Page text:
Vermont Town Government

VT-Towns-Image

Vermonts 237 organized towns and 9 cities, as well as its incorporated villages, are "creatures of the State" under the terms of the Vermont Constitution. Because Vermont is not a "home rule" state, a municipality can do only those things that the Legislature allows. The Legislature has enacted laws enabling or mandating municipalities to undertake certain responsibilities through statutes — mostly in Titles 24, 32 and 19, but also scattered throughout all Titles of the Vermont statutes.

Generally, towns have the power and responsibility to build and maintain highways and bridges, tax property, control animals, license junkyards, provide for solid waste disposal, keep land and vital records, and regulate some health and sanitation areas.

Additionally, if at town meeting the voters so decide, a town may provide services such as police protection, fire protection, ambulance service, water, sewer, electricity, cemeteries, planning and zoning, building and housing codes, recreation, parks, forests and libraries.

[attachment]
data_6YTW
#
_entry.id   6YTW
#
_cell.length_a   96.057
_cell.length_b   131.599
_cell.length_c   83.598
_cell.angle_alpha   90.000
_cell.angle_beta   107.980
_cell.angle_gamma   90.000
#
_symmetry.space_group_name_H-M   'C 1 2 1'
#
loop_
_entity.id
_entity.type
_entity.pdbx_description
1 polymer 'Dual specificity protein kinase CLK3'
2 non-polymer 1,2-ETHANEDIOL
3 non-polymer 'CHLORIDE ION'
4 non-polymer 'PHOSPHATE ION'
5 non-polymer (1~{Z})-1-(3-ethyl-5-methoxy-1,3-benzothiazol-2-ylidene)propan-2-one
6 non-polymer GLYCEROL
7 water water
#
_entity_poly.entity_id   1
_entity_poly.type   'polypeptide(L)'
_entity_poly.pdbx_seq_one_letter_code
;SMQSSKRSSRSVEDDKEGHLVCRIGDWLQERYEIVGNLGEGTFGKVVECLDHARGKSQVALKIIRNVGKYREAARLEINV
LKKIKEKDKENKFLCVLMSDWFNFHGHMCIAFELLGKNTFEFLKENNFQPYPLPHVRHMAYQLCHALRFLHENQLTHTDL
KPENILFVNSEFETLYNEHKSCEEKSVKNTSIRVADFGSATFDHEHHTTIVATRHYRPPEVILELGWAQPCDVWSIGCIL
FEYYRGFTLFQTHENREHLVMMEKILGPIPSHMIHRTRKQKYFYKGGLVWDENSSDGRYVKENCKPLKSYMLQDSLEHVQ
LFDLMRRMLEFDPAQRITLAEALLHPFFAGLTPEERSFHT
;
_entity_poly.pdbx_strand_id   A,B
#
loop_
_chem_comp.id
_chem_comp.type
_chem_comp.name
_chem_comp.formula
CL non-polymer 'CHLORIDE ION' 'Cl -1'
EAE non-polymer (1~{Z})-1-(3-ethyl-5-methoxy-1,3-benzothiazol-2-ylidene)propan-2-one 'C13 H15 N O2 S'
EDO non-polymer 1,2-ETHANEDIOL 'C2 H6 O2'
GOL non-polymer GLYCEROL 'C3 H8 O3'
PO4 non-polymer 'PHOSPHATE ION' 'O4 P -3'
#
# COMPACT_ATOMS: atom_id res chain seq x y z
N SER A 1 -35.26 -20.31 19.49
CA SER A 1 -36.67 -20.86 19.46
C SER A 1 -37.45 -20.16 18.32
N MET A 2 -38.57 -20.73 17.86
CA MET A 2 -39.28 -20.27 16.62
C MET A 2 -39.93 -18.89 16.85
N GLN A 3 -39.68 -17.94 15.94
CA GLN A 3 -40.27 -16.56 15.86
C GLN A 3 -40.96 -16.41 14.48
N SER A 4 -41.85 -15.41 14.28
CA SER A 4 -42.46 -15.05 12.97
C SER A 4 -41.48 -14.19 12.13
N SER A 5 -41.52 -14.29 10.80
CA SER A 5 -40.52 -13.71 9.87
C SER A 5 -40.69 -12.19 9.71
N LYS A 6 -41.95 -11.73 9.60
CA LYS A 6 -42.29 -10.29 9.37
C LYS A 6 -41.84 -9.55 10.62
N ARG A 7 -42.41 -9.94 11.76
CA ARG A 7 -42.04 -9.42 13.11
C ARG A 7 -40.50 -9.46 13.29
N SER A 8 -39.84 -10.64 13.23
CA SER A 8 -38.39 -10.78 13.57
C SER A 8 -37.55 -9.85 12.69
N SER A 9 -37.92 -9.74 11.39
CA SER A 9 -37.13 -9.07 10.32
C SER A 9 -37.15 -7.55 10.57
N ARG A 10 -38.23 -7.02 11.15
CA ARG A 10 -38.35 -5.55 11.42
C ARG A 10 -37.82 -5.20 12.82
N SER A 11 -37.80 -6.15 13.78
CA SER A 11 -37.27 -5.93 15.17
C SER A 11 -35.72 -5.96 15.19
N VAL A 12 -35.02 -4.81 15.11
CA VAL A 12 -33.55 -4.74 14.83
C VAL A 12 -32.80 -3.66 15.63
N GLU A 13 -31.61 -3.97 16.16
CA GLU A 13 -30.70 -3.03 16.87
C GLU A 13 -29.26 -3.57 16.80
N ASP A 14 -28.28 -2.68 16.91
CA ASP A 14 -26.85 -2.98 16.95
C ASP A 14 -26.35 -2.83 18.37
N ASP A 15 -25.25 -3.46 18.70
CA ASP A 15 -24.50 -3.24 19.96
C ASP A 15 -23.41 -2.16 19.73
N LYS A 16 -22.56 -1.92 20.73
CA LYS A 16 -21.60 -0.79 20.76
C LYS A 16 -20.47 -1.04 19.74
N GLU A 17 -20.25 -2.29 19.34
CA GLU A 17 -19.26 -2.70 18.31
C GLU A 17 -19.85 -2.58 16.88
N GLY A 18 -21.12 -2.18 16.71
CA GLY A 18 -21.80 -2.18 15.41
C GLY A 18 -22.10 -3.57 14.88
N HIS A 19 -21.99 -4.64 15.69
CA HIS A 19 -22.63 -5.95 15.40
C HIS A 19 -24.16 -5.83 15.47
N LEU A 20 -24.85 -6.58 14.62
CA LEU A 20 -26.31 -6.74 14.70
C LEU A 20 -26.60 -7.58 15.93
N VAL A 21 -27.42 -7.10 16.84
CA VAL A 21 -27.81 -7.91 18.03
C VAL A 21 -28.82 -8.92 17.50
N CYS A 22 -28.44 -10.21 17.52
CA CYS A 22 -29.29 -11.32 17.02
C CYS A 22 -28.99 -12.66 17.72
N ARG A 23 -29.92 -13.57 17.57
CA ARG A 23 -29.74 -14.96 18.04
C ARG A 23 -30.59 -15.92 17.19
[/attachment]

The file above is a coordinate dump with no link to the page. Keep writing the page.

Cities, as well as 22 towns and some other municipalities, all have charters that specifically grant them powers in addition to those in general statute.
Villages are usually built-up areas wholly within towns with powers similar to towns. Villages often provide some "urban" services within their small areas that the town is not willing to provide (e.g., water, sewer, police or street lighting).

In addition to towns, cities and villages, there are several other municipal corporations, including solid waste, school and fire districts. Each is a government separate from the town. A fire district may be created to provide services, similar to those of a village, to a limited area within a town.

In most instances, the Legislature has indicated which town officer or body has responsibility to provide particular municipal services. Vermont courts have determined that when authority is provided by the Legislature to a town office, other town offices — even town meeting — may not direct the actions of that town office. The following sections briefly highlight many of these offices and their duties. The reader is strongly urged to read the statutes and Vermont League of Cities and Towns’ (VLCT’s) in-depth handbooks prior to undertaking the responsibilities of a position described herein.